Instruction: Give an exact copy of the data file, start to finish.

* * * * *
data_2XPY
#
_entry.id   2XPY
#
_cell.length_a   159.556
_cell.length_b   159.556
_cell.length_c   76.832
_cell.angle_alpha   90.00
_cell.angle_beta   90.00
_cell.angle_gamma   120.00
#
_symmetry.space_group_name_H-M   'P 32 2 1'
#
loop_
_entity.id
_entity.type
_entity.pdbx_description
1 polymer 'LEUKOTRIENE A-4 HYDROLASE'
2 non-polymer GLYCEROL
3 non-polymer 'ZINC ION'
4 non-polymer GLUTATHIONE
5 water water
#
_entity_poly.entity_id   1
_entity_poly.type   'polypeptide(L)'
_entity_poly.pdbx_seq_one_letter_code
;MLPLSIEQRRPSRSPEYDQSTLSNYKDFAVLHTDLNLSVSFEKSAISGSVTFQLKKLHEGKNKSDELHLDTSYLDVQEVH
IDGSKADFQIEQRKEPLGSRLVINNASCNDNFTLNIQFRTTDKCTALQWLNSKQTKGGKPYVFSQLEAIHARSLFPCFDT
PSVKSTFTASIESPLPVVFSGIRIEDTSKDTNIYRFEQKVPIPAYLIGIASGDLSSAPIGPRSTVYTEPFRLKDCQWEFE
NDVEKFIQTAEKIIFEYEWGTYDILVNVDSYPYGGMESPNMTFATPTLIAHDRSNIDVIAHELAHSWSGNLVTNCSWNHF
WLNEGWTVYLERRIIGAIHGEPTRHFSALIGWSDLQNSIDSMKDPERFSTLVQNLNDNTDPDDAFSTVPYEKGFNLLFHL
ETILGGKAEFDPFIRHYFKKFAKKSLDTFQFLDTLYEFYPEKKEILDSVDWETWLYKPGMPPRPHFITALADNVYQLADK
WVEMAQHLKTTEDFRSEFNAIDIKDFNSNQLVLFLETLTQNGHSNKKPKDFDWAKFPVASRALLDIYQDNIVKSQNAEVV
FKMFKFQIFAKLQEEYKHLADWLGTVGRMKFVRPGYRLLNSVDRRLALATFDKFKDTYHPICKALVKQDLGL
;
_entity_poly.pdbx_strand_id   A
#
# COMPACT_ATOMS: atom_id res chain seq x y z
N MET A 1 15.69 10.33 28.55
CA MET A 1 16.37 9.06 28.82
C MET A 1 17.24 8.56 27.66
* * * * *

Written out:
data_2XPY
#
_entry.id   2XPY
#
_cell.length_a   159.556
_cell.length_b   159.556
_cell.length_c   76.832
_cell.angle_alpha   90.00
_cell.angle_beta   90.00
_cell.angle_gamma   120.00
#
_symmetry.space_group_name_H-M   'P 32 2 1'
#
loop_
_entity.id
_entity.type
_entity.pdbx_description
1 polymer 'LEUKOTRIENE A-4 HYDROLASE'
2 non-polymer GLYCEROL
3 non-polymer 'ZINC ION'
4 non-polymer GLUTATHIONE
5 water water
#
_entity_poly.entity_id   1
_entity_poly.type   'polypeptide(L)'
_entity_poly.pdbx_seq_one_letter_code
;MLPLSIEQRRPSRSPEYDQSTLSNYKDFAVLHTDLNLSVSFEKSAISGSVTFQLKKLHEGKNKSDELHLDTSYLDVQEVH
IDGSKADFQIEQRKEPLGSRLVINNASCNDNFTLNIQFRTTDKCTALQWLNSKQTKGGKPYVFSQLEAIHARSLFPCFDT
PSVKSTFTASIESPLPVVFSGIRIEDTSKDTNIYRFEQKVPIPAYLIGIASGDLSSAPIGPRSTVYTEPFRLKDCQWEFE
NDVEKFIQTAEKIIFEYEWGTYDILVNVDSYPYGGMESPNMTFATPTLIAHDRSNIDVIAHELAHSWSGNLVTNCSWNHF
WLNEGWTVYLERRIIGAIHGEPTRHFSALIGWSDLQNSIDSMKDPERFSTLVQNLNDNTDPDDAFSTVPYEKGFNLLFHL
ETILGGKAEFDPFIRHYFKKFAKKSLDTFQFLDTLYEFYPEKKEILDSVDWETWLYKPGMPPRPHFITALADNVYQLADK
WVEMAQHLKTTEDFRSEFNAIDIKDFNSNQLVLFLETLTQNGHSNKKPKDFDWAKFPVASRALLDIYQDNIVKSQNAEVV
FKMFKFQIFAKLQEEYKHLADWLGTVGRMKFVRPGYRLLNSVDRRLALATFDKFKDTYHPICKALVKQDLGL
;
_entity_poly.pdbx_strand_id   A
#
# COMPACT_ATOMS: atom_id res chain seq x y z
N MET A 1 15.69 10.33 28.55
CA MET A 1 16.37 9.06 28.82
C MET A 1 17.24 8.56 27.66